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October 20, 2023 - 12:36 am
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Bert H. said

mrcvs said

We all like to think that, and maybe that was the reason for the R & R in 1908, but this remains an educated guess and it cannot definitively be proven the current configuration was factory work.

That is not necessarily true.

In order to convert that rifle from a Full mag to a 2/3 Mag, both the barrel and magazine would need to have been replaced.  Accordingly, the new (replacement) barrel should have a work order number stamped on the bottom side of it that matches one of the R&R order numbers.  Additionally, I would expect to find a “J.P.P.” stamped near it.

The first thing I would do is remove the magazine tube and forend stock to look for the markings I mentioned.  If you find them, then you will have the definitive proof.

Bert  

Yes, I stand corrected.  The J.P.P. would solidify the work as being factory.  You pointed this out with regards to a Model 1885 I own—and I forgot that.

So, minus the J.P.P., does that mean the work is not factory or, at least, could not be proven to be factory?

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October 20, 2023 - 2:31 am
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mrcvs said

Bert H. said

mrcvs said

We all like to think that, and maybe that was the reason for the R & R in 1908, but this remains an educated guess and it cannot definitively be proven the current configuration was factory work.

That is not necessarily true.

In order to convert that rifle from a Full mag to a 2/3 Mag, both the barrel and magazine would need to have been replaced.  Accordingly, the new (replacement) barrel should have a work order number stamped on the bottom side of it that matches one of the R&R order numbers.  Additionally, I would expect to find a “J.P.P.” stamped near it.

The first thing I would do is remove the magazine tube and forend stock to look for the markings I mentioned.  If you find them, then you will have the definitive proof.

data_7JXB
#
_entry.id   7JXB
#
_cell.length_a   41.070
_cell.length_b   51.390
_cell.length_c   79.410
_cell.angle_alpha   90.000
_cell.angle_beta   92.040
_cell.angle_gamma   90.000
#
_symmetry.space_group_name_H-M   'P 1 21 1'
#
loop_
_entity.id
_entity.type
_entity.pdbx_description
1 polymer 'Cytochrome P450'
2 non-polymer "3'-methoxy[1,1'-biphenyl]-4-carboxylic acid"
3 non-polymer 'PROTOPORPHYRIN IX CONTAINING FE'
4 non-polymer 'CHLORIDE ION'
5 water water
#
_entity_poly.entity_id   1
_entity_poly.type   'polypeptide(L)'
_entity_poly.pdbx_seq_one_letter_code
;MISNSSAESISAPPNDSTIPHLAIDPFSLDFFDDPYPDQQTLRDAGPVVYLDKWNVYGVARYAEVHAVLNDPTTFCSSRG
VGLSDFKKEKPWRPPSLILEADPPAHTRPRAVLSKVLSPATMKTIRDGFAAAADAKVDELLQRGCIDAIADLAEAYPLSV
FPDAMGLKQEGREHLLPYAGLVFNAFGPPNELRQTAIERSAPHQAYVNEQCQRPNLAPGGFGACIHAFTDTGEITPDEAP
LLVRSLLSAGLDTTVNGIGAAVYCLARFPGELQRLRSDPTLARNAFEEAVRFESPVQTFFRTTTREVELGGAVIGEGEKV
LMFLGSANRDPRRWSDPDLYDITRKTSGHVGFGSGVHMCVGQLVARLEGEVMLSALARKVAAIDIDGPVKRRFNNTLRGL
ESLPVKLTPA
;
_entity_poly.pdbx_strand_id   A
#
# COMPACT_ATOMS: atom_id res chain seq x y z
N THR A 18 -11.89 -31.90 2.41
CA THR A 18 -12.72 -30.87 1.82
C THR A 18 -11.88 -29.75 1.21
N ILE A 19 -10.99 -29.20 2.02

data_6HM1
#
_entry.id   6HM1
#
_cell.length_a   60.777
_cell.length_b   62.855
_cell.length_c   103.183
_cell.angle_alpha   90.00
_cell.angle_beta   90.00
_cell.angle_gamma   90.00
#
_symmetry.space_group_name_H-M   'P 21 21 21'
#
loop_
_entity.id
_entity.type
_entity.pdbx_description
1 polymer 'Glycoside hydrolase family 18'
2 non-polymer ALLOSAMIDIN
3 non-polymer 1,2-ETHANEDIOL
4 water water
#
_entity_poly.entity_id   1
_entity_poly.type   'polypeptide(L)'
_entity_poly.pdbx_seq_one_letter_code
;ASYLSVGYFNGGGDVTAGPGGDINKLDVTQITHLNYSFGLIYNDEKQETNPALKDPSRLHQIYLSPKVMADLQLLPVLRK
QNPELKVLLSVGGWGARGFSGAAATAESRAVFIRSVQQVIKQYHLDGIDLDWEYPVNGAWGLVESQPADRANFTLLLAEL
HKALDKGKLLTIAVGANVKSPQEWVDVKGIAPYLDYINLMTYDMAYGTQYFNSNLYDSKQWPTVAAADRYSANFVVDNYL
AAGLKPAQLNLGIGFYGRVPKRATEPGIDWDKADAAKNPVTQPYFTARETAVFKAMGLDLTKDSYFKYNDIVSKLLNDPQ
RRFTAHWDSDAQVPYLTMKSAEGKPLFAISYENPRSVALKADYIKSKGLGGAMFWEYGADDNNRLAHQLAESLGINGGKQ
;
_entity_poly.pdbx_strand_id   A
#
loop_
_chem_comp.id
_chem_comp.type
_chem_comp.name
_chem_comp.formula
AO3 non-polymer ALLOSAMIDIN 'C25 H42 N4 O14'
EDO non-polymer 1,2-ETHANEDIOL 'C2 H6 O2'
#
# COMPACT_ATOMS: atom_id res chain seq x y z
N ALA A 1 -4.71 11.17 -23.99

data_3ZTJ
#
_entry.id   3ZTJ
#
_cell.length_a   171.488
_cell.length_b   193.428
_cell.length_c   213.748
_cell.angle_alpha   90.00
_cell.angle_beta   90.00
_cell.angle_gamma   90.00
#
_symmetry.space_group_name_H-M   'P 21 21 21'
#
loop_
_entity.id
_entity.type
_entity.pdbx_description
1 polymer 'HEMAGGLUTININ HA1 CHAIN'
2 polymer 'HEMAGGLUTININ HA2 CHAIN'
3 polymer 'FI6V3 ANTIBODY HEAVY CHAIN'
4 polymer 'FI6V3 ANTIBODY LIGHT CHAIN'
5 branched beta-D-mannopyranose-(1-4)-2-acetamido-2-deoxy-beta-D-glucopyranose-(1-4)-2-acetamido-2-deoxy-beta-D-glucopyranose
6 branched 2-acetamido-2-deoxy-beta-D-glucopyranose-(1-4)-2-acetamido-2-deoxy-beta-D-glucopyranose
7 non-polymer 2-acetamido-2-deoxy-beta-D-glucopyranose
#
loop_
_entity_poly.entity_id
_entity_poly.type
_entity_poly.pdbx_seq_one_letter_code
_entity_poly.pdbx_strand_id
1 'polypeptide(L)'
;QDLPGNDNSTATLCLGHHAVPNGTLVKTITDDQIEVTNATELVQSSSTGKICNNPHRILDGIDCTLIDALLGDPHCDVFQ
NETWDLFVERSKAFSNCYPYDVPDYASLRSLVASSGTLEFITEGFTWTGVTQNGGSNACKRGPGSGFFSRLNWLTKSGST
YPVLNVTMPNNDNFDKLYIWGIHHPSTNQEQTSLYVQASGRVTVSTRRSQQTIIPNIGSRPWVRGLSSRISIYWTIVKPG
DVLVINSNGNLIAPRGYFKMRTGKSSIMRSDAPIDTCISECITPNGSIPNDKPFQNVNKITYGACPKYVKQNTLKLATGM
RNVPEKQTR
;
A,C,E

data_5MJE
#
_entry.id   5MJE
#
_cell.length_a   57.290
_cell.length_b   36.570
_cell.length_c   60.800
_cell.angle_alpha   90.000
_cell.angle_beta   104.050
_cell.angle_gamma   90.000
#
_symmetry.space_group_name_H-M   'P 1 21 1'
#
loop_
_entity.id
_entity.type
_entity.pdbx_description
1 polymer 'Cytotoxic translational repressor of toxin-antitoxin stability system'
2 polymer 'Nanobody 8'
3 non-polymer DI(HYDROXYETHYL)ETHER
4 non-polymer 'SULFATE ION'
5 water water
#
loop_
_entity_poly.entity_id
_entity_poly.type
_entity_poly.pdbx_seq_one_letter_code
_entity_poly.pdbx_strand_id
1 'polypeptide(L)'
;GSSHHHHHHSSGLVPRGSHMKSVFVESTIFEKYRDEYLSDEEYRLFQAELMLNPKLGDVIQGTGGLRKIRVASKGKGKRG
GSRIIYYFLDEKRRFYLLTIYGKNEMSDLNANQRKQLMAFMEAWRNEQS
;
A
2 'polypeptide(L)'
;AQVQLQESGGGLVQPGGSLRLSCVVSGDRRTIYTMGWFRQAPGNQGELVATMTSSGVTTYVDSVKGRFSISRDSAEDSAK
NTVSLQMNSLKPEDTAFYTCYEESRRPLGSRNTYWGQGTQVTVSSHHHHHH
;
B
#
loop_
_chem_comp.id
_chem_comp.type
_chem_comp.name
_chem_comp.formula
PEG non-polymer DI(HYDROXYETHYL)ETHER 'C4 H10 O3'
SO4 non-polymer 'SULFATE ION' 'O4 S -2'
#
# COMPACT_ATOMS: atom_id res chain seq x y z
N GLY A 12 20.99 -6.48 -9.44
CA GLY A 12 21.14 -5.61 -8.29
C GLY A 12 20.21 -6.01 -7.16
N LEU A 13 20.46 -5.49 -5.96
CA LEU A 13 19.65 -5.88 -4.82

Bert  

Yes, I stand corrected.  The J.P.P. would solidify the work as being factory.  You pointed this out with regards to a Model 1885 I own—and I forgot that.

So, minus the J.P.P., does that mean the work is not factory or, at least, could not be proven to be factory?

  

If there is a work order number stamped on the bottom of the barrel that matches one of the two R&R order numbers, the “J.P.P.” marking is not necessary to prove who did the barrel replacement work.

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October 20, 2023 - 7:24 am
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Bert H. said

mrcvs said

Bert H. said

mrcvs said

We all like to think that, and maybe that was the reason for the R & R in 1908, but this remains an educated guess and it cannot definitively be proven the current configuration was factory work.

That is not necessarily true.

In order to convert that rifle from a Full mag to a 2/3 Mag, both the barrel and magazine would need to have been replaced.  Accordingly, the new (replacement) barrel should have a work order number stamped on the bottom side of it that matches one of the R&R order numbers.  Additionally, I would expect to find a “J.P.P.” stamped near it.

The first thing I would do is remove the magazine tube and forend stock to look for the markings I mentioned.  If you find them, then you will have the definitive proof.

Bert  

Yes, I stand corrected.  The J.P.P. would solidify the work as being factory.  You pointed this out with regards to a Model 1885 I own—and I forgot that.

So, minus the J.P.P., does that mean the work is not factory or, at least, could not be proven to be factory?

  

If there is a work order number stamped on the bottom of the barrel that matches one of the two R&R order numbers, the “J.P.P.” marking is not necessary to prove who did the barrel replacement work.

  

Bert,

Thank you for this response.  So, with numerous work order numbers in the letter, the one stamped on the rifle would then pinpoint the exact date when the configuration was changed.  Very interesting.

I am learning a lot lately about the R & Rs from this forum alone, which makes it invaluable.  As you recall, with my rifle, much less to “learn” as we determined the work is much less likely to be factory work.

Once again, your knowledge base is impressive!